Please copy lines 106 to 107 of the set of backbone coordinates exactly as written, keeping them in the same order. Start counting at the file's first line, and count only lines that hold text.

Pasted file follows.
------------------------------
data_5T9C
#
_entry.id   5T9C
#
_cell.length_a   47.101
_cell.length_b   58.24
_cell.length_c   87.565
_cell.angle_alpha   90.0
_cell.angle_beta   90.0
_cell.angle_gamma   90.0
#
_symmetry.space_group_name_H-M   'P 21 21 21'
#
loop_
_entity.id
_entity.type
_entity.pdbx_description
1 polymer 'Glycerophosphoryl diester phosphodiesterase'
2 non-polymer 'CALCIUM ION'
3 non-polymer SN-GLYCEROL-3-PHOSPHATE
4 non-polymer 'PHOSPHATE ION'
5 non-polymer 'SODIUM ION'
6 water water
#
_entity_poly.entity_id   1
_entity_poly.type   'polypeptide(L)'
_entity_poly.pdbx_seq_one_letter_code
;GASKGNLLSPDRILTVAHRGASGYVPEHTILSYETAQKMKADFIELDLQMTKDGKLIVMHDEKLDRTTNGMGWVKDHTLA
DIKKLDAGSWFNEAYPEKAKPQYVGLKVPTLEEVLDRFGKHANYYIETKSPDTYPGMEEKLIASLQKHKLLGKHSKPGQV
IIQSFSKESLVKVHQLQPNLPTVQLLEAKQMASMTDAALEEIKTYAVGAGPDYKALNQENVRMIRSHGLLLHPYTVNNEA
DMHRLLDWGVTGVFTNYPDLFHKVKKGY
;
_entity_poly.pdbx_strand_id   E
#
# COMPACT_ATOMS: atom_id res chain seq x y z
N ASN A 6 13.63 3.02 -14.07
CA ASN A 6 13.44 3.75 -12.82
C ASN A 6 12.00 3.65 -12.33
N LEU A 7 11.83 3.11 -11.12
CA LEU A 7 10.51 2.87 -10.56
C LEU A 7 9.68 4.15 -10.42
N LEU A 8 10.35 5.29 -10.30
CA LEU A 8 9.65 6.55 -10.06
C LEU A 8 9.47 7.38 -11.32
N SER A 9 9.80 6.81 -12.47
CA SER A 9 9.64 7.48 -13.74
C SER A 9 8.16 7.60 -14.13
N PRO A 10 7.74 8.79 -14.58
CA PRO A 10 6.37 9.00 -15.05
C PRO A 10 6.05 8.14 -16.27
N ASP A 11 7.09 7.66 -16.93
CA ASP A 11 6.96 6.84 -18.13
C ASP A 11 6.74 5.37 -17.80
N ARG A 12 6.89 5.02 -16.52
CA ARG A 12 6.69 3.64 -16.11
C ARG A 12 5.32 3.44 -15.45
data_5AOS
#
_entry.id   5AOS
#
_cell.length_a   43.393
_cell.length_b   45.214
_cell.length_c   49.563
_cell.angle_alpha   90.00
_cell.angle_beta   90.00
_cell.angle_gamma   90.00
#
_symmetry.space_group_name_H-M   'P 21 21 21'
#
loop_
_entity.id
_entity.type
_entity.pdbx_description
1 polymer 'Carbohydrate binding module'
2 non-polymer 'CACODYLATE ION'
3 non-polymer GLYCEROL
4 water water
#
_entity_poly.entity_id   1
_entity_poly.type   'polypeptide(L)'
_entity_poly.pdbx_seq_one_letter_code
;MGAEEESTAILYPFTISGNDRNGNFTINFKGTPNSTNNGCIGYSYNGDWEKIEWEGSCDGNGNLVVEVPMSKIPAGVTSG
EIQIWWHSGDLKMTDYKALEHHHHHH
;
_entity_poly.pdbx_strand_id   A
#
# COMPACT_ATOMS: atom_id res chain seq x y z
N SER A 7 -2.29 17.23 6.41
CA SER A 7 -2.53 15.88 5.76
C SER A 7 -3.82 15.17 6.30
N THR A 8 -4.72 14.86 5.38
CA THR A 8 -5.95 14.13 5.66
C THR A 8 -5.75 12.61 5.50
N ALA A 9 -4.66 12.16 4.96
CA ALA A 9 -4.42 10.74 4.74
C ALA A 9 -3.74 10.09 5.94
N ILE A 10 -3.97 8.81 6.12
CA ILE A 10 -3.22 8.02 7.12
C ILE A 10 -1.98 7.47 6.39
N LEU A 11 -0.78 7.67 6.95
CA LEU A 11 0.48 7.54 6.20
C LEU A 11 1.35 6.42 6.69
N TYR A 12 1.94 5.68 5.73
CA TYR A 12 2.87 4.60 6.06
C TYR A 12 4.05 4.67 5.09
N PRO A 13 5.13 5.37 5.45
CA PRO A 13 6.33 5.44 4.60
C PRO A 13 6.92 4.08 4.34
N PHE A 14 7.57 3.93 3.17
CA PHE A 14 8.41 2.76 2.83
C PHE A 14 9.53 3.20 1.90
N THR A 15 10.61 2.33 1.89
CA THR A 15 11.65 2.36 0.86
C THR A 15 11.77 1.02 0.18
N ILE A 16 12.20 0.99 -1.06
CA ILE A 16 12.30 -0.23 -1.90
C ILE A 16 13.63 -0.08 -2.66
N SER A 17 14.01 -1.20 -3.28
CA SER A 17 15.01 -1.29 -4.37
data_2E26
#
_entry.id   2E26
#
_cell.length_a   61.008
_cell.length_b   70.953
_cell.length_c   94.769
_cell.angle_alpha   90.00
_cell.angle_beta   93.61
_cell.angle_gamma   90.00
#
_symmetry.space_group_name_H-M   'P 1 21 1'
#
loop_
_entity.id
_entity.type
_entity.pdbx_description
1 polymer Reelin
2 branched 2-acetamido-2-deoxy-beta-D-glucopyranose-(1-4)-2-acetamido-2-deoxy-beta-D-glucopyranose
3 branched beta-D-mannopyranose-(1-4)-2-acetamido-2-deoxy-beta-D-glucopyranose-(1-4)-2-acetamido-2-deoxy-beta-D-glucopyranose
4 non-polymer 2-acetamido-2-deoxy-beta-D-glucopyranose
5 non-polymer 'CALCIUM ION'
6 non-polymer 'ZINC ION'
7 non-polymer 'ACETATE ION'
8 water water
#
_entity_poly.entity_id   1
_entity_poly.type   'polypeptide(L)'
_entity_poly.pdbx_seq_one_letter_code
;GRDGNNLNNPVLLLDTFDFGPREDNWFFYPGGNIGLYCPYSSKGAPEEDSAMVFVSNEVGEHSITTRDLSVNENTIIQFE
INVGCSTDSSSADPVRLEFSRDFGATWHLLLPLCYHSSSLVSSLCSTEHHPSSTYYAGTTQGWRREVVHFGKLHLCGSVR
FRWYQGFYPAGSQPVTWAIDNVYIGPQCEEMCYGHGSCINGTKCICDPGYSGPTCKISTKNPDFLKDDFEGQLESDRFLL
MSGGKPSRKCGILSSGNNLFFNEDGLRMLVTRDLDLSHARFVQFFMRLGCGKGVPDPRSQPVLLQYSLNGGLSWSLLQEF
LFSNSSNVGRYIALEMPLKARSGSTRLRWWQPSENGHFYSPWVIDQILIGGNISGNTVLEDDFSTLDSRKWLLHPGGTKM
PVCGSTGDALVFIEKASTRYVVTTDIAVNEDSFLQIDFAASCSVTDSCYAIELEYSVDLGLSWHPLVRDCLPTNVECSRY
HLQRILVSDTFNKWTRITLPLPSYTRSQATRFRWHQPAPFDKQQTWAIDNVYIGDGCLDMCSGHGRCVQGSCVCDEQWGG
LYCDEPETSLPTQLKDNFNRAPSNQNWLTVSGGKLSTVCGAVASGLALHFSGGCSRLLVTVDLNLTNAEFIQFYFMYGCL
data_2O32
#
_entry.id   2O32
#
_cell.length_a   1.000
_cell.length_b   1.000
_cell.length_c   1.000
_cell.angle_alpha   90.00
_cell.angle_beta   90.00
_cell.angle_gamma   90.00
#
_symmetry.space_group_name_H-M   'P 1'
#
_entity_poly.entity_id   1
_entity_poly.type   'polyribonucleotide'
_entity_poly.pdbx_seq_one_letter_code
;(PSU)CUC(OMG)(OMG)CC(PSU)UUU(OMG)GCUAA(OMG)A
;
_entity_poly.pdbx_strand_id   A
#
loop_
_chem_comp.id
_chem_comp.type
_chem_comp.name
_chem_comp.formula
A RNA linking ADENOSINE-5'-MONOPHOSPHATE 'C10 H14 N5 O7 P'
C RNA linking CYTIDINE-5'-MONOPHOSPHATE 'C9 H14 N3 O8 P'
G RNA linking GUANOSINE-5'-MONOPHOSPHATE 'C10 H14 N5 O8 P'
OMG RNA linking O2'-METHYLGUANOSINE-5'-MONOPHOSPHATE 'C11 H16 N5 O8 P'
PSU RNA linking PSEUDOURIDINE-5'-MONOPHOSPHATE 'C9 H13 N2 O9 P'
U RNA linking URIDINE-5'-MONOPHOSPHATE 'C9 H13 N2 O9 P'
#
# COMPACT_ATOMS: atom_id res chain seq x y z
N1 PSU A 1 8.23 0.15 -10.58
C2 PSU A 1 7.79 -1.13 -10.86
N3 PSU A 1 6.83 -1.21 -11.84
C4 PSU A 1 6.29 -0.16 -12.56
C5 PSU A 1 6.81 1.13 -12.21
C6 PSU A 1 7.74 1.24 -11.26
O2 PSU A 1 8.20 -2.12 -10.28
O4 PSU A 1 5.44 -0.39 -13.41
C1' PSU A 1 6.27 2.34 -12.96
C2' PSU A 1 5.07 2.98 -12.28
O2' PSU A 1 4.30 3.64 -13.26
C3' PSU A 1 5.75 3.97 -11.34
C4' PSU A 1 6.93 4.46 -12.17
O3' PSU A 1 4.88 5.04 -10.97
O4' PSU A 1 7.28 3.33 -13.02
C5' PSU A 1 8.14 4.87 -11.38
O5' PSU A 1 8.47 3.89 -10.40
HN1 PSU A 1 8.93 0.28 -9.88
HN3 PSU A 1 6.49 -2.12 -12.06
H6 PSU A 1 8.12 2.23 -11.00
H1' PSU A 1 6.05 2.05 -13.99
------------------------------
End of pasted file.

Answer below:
N PRO A 13 5.13 5.37 5.45
CA PRO A 13 6.33 5.44 4.60